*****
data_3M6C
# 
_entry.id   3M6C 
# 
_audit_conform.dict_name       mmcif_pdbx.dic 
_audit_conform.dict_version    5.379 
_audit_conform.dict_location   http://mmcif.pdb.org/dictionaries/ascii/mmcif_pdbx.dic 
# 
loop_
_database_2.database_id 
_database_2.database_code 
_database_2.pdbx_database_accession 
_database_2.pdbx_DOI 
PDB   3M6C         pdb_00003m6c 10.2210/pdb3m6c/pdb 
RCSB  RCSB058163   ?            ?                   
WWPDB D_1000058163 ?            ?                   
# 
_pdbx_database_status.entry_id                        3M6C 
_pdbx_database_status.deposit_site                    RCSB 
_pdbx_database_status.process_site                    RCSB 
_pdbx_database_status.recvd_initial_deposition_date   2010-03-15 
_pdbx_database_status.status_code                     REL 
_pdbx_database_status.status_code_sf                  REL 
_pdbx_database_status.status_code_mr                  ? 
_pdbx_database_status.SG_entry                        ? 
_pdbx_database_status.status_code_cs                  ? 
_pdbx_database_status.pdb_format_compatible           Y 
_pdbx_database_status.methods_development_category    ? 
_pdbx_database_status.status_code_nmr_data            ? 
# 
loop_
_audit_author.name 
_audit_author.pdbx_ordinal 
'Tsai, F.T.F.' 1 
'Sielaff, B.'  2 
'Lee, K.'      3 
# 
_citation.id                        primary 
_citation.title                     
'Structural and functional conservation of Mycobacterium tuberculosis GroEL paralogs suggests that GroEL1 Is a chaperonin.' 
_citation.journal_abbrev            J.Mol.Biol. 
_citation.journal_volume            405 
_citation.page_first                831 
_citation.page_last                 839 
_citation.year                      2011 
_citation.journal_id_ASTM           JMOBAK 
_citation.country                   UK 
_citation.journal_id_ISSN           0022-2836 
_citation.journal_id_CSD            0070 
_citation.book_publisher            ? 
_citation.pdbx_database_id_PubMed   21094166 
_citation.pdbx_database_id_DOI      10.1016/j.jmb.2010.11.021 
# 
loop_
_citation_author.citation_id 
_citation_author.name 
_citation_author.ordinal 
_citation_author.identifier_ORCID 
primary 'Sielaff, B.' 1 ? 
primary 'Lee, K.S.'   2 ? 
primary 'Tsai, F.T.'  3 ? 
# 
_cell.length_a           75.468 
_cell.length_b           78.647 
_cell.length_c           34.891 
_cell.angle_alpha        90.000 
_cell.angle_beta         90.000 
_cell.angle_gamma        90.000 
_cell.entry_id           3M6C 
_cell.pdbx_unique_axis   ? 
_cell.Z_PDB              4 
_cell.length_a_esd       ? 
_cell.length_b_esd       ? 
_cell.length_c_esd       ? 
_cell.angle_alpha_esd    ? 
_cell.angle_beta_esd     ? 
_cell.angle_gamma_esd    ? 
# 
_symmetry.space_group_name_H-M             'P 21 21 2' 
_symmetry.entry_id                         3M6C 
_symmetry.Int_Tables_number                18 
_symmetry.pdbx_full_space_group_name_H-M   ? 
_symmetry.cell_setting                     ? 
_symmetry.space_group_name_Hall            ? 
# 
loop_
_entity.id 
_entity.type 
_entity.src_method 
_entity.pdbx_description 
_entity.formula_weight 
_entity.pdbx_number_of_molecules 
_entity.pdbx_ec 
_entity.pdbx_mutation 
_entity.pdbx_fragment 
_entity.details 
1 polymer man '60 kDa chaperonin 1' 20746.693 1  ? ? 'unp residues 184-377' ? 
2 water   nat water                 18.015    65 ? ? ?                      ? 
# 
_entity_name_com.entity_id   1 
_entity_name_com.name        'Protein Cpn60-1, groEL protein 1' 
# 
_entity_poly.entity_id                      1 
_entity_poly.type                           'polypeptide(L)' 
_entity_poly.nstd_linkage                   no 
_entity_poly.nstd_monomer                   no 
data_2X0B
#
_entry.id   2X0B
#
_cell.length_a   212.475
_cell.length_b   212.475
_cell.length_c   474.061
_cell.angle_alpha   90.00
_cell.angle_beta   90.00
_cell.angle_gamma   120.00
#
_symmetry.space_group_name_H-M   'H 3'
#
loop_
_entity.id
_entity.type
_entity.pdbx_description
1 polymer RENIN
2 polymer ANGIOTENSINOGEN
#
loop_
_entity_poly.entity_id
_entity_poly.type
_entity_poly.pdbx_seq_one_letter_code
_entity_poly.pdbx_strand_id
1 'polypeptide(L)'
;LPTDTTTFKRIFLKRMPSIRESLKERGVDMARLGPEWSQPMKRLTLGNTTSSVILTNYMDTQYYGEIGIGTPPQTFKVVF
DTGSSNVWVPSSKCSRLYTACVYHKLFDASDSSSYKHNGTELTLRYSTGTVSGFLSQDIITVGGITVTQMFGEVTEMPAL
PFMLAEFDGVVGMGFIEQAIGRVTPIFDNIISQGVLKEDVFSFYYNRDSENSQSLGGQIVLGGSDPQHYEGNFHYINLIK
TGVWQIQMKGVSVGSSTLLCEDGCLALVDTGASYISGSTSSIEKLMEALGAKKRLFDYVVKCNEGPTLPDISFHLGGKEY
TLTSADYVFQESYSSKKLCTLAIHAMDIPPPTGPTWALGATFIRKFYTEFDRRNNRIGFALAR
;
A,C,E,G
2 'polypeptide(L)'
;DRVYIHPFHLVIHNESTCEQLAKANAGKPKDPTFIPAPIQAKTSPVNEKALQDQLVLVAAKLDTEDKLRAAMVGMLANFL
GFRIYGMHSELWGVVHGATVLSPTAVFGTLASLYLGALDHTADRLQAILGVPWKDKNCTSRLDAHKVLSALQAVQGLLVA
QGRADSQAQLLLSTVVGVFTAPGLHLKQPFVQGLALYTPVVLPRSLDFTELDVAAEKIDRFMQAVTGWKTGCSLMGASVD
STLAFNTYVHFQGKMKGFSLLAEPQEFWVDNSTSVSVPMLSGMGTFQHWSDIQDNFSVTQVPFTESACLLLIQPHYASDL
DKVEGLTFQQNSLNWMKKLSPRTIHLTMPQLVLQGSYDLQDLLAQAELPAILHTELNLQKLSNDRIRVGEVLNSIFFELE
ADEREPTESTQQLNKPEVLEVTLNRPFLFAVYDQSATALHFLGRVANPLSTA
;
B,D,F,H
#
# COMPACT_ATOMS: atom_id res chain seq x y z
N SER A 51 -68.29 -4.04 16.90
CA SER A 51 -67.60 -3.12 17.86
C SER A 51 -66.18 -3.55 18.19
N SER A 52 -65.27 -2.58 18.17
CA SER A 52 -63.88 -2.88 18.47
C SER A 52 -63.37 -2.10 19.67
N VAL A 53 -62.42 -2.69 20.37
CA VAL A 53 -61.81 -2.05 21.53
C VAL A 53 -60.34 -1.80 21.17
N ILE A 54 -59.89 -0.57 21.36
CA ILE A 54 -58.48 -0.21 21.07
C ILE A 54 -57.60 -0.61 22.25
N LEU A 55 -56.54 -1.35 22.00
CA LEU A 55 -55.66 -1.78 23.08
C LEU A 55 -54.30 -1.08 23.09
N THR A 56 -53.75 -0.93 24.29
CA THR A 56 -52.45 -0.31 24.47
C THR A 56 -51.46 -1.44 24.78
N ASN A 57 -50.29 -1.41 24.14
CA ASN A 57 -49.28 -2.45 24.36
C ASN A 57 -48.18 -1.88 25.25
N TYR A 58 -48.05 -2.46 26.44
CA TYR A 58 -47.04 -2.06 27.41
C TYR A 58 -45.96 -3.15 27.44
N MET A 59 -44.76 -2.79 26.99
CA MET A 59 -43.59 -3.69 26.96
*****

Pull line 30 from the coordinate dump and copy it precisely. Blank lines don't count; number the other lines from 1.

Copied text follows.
# 